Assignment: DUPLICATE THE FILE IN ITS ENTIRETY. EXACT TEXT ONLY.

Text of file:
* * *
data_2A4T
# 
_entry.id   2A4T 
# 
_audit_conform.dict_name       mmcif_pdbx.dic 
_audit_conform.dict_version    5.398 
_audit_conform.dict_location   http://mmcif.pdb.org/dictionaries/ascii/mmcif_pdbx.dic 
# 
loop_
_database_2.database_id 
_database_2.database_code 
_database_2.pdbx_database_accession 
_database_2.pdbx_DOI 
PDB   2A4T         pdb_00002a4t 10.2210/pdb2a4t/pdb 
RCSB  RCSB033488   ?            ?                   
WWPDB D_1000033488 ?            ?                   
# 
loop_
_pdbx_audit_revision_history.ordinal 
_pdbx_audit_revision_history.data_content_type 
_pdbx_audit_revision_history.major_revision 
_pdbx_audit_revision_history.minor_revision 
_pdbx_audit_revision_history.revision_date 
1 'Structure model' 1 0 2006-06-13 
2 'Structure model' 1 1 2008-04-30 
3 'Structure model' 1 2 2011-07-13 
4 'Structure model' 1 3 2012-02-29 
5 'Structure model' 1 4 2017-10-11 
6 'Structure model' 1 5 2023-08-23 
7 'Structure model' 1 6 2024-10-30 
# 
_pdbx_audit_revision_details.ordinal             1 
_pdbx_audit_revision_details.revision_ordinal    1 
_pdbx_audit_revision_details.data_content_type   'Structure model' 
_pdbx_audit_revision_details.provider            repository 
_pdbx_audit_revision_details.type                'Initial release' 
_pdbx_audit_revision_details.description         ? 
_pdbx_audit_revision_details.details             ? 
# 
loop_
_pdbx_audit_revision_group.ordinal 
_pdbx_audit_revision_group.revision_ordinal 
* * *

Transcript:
data_2A4T
# 
_entry.id   2A4T 
# 
_audit_conform.dict_name       mmcif_pdbx.dic 
_audit_conform.dict_version    5.398 
_audit_conform.dict_location   http://mmcif.pdb.org/dictionaries/ascii/mmcif_pdbx.dic 
# 
loop_
_database_2.database_id 
_database_2.database_code 
_database_2.pdbx_database_accession 
_database_2.pdbx_DOI 
PDB   2A4T         pdb_00002a4t 10.2210/pdb2a4t/pdb 
RCSB  RCSB033488   ?            ?                   
WWPDB D_1000033488 ?            ?                   
# 
loop_
_pdbx_audit_revision_history.ordinal 
_pdbx_audit_revision_history.data_content_type 
_pdbx_audit_revision_history.major_revision 
_pdbx_audit_revision_history.minor_revision 
_pdbx_audit_revision_history.revision_date 
1 'Structure model' 1 0 2006-06-13 
2 'Structure model' 1 1 2008-04-30 
3 'Structure model' 1 2 2011-07-13 
4 'Structure model' 1 3 2012-02-29 
5 'Structure model' 1 4 2017-10-11 
6 'Structure model' 1 5 2023-08-23 
7 'Structure model' 1 6 2024-10-30 
# 
_pdbx_audit_revision_details.ordinal             1 
_pdbx_audit_revision_details.revision_ordinal    1 
_pdbx_audit_revision_details.data_content_type   'Structure model' 
_pdbx_audit_revision_details.provider            repository 
_pdbx_audit_revision_details.type                'Initial release' 
_pdbx_audit_revision_details.description         ? 
_pdbx_audit_revision_details.details             ? 
# 
loop_
_pdbx_audit_revision_group.ordinal 
_pdbx_audit_revision_group.revision_ordinal 